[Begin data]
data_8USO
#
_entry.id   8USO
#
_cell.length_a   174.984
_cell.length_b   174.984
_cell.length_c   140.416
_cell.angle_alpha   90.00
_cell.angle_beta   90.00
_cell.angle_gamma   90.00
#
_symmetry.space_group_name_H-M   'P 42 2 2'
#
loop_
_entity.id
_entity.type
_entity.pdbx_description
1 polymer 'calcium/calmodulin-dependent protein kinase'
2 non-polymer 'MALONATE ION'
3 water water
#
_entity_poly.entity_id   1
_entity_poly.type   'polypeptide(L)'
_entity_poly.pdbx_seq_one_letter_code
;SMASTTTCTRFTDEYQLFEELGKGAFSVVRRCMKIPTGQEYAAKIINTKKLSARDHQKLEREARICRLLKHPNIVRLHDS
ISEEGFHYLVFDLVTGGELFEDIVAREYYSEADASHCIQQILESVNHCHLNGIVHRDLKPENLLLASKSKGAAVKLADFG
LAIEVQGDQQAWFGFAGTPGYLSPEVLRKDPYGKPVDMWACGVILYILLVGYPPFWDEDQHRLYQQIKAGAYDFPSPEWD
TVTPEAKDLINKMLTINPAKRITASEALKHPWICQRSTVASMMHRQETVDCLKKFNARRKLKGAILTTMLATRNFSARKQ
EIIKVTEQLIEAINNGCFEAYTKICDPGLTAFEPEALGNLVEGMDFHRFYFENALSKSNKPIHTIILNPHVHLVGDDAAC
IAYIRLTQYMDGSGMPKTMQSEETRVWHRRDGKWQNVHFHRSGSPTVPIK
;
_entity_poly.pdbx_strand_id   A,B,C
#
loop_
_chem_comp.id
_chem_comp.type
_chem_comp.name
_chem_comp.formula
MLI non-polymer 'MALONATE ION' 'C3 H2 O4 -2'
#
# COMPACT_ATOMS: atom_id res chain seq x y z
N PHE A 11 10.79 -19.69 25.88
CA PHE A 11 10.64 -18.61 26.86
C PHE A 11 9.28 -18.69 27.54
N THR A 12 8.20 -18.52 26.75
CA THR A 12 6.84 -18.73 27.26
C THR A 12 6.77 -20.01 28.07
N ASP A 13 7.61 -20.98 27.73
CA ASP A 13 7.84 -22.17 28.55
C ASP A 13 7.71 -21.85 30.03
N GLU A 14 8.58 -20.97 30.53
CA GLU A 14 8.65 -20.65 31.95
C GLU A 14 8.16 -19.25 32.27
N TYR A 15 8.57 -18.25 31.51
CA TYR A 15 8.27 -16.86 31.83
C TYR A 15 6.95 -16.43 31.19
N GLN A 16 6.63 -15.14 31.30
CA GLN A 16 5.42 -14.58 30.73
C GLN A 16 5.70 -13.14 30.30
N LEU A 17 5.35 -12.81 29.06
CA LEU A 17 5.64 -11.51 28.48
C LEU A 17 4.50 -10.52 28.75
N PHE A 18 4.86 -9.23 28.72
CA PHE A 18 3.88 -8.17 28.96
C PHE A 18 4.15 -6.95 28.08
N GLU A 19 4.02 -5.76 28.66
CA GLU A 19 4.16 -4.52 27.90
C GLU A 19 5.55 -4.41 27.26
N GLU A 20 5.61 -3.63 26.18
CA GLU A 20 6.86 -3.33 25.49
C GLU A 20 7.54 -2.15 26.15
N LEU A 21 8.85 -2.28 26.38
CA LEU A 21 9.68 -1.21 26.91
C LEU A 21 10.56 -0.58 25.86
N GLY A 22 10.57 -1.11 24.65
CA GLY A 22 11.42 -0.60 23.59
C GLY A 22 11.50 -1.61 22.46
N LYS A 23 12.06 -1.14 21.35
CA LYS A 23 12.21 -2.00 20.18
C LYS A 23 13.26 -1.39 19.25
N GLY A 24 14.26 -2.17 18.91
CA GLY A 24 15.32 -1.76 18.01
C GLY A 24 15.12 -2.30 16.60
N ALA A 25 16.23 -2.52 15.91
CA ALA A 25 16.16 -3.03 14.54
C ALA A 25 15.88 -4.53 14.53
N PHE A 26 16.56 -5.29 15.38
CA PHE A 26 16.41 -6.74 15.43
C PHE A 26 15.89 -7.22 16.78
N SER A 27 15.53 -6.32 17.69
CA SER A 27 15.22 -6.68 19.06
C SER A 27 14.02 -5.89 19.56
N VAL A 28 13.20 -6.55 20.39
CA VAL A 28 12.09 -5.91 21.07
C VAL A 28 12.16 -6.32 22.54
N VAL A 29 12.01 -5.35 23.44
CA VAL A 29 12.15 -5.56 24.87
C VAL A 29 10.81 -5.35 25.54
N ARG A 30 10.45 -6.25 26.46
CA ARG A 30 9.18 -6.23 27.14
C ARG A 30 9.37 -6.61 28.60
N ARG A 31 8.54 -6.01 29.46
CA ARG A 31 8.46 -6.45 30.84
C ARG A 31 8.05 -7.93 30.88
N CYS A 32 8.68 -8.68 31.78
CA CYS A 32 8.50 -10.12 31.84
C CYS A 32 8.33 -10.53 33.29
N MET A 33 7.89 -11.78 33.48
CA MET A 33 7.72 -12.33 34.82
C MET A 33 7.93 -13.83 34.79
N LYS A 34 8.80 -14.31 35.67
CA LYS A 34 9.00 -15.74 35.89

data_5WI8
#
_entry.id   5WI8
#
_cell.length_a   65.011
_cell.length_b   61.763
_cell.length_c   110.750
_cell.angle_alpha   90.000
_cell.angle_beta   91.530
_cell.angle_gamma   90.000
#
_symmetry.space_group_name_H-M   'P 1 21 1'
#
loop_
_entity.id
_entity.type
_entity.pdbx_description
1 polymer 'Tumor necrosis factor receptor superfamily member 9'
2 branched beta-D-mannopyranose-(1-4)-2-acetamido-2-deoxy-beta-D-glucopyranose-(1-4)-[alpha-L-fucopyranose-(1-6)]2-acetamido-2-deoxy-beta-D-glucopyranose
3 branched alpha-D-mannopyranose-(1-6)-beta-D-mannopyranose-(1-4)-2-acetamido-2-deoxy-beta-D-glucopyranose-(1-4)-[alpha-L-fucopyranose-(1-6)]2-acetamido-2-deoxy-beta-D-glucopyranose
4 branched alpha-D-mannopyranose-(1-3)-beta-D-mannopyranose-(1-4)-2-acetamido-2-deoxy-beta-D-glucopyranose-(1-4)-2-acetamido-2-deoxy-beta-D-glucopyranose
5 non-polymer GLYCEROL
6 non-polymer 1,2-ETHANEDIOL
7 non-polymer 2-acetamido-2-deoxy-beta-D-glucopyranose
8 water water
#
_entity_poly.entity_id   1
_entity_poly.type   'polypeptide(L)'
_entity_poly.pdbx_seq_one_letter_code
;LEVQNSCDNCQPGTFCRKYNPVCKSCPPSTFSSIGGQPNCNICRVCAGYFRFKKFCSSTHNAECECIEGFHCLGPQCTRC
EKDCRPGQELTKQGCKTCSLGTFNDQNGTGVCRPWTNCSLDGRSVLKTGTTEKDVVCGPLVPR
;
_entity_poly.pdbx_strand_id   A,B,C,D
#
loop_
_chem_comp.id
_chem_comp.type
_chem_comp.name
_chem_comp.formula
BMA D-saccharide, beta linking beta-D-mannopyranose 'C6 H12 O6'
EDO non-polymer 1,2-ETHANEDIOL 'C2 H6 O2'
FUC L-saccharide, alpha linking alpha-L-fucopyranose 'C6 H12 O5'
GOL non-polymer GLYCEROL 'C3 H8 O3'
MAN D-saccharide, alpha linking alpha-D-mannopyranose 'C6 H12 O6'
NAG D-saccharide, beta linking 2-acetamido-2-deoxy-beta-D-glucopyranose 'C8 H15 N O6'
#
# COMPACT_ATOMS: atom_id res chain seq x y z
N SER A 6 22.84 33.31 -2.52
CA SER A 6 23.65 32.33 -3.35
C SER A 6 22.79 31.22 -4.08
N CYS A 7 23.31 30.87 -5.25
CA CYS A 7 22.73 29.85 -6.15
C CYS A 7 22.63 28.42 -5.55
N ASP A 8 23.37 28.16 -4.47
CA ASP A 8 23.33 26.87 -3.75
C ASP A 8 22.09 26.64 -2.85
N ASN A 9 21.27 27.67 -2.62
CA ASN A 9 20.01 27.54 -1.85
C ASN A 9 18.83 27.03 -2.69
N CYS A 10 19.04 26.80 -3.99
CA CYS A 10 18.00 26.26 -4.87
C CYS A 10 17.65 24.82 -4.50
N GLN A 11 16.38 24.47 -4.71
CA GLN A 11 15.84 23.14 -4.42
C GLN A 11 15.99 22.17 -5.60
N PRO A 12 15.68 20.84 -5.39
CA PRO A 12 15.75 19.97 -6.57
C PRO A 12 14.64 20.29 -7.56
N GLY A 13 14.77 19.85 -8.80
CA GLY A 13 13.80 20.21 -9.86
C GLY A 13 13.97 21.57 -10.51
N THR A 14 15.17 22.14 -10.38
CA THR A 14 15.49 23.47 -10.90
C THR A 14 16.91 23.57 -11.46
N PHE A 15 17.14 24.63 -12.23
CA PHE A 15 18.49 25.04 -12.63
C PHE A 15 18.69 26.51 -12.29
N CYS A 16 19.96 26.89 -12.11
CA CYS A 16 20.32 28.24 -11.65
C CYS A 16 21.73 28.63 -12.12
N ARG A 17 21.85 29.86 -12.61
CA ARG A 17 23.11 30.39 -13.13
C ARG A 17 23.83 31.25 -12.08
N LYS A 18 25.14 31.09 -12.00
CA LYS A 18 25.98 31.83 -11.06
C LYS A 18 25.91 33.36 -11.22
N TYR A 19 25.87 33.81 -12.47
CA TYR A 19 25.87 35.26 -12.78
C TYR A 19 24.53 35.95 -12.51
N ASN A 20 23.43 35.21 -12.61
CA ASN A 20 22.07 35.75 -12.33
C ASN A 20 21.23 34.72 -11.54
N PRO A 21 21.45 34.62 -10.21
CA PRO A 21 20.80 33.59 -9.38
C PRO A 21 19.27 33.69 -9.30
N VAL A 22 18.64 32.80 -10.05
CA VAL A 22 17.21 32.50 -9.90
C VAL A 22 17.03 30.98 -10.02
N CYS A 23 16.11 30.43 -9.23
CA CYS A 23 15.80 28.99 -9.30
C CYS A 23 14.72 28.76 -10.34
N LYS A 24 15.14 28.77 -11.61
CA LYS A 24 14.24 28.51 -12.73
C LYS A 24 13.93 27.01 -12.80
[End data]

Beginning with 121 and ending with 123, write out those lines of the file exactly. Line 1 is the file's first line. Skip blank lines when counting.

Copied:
_cell.angle_beta   91.530
_cell.angle_gamma   90.000
#